Play Live Radio
Next Up:
Available On Air Stations
Politics & Government

Turning Up The Budget Heat In Harrisburg

AP Photo/Matt Rourke
Gov. Tom Wolf says he isn't resigned to a late state budget, even though a deadline looms at the end of the month.

A state budget deadline looms at the end of the month, but Gov. Tom Wolf and Republican lawmakers remain divided on a spending plan.

Entities that rely on the state for funding have cautioned about the headaches caused by lengthy budget standoffs. But Wolf says he’s not resigned to a late state budget.

“I understand the problems that causes for nonprofits, for social service agencies. I understand the problems it causes for people looking for some predictability in terms of their job,” the governor said Thursday.

Wolf and the Republican-controlled Legislature remain divided over their various proposals and priorities, including the governor’s education spending increases, the Senate’s public pension reductions and the House’s property tax cuts.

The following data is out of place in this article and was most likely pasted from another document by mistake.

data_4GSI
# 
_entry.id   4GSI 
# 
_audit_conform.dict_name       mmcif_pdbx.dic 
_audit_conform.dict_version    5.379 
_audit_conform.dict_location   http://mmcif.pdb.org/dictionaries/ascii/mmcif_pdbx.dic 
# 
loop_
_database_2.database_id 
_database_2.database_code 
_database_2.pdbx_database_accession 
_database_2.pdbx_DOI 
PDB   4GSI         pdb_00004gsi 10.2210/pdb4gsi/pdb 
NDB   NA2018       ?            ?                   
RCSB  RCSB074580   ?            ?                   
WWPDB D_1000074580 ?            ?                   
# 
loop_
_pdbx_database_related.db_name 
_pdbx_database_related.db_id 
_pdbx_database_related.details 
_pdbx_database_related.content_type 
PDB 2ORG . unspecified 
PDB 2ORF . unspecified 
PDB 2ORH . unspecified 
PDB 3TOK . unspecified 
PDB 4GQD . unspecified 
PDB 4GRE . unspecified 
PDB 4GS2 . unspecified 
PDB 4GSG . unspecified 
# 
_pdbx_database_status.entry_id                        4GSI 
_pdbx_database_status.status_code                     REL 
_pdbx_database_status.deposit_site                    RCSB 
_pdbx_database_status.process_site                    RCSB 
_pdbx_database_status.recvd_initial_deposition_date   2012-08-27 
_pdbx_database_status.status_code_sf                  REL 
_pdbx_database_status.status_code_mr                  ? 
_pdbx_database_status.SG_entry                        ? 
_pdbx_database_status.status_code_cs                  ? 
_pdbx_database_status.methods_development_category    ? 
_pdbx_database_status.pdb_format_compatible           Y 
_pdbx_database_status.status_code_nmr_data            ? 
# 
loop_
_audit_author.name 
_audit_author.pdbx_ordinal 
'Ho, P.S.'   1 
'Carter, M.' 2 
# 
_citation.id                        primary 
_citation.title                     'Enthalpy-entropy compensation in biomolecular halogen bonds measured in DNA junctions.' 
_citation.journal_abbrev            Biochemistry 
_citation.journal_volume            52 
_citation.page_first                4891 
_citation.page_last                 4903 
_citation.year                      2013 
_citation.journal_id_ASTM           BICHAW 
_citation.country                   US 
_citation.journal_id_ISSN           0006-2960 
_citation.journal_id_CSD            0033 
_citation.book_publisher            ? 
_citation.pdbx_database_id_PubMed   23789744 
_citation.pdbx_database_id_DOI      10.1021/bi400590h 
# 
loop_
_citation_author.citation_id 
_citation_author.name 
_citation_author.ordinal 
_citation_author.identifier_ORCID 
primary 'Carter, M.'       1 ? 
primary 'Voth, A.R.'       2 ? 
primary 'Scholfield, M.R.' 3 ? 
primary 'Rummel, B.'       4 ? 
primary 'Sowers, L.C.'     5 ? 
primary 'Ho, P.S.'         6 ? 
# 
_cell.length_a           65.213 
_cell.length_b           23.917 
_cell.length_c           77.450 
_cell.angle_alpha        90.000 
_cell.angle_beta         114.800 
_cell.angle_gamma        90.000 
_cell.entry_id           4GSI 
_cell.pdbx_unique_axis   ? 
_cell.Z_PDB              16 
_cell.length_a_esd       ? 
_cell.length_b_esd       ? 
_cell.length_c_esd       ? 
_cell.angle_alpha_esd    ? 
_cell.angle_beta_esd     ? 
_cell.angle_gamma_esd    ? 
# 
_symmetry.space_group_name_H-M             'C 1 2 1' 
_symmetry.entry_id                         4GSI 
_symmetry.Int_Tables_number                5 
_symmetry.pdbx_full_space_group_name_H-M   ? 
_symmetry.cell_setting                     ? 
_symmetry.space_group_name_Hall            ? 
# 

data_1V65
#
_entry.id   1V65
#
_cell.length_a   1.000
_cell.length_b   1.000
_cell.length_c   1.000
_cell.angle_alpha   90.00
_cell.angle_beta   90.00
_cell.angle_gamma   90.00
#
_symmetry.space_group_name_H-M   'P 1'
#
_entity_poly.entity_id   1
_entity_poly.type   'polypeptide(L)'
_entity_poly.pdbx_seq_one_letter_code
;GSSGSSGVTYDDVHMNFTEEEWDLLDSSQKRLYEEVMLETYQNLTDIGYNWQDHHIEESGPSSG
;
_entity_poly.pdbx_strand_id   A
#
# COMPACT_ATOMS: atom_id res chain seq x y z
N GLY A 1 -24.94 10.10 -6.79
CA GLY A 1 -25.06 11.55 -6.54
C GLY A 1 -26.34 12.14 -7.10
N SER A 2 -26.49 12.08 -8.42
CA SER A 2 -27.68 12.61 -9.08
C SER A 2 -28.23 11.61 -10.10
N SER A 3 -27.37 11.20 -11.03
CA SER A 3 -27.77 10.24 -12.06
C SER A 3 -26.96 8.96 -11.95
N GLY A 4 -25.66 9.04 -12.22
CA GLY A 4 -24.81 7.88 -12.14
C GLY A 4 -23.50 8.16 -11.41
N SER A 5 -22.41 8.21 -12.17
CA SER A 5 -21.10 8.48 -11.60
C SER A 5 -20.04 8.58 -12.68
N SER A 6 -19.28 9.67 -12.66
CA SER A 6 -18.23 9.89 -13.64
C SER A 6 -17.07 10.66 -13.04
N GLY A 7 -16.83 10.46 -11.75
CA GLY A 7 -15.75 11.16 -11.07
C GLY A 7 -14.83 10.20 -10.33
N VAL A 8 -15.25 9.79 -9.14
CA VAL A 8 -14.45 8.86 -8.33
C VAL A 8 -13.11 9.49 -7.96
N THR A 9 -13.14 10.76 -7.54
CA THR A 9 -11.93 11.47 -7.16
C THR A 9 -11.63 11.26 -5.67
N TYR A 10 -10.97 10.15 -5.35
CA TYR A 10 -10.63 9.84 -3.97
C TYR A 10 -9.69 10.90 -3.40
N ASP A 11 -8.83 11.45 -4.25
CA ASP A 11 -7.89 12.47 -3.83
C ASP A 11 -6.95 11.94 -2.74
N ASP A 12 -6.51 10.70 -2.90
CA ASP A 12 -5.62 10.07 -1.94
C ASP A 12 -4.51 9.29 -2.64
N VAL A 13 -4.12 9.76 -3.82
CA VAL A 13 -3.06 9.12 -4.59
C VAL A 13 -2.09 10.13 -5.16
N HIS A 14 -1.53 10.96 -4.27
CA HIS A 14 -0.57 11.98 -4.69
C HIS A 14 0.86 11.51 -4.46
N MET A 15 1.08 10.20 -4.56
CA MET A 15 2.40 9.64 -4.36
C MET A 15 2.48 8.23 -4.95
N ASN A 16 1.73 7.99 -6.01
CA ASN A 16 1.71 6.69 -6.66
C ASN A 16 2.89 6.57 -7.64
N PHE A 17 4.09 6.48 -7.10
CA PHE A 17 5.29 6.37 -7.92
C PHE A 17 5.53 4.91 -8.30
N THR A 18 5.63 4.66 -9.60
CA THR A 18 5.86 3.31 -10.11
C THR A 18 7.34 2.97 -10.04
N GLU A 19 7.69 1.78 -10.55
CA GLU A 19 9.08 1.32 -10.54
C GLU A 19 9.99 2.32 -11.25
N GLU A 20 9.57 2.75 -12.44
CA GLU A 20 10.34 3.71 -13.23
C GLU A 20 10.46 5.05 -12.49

Earlier this week, the governor’s agenda took a hit when the House unanimously rejected a measure combining his proposed tax increases. Republican House leaders said it proved the tax hikes are politically impossible. But Democrats and the governor called it a stunt.

Wolf said it’s not too late to expect a timely state budget – adding that punctuality isn’t his only goal.

“Yeah, I want an on-time budget, but I want a really good budget,” said Wolf. “We need to get serious about this. We need to have serious conversations. I think we’re having those, and I think we can move forward. I’m hopeful.”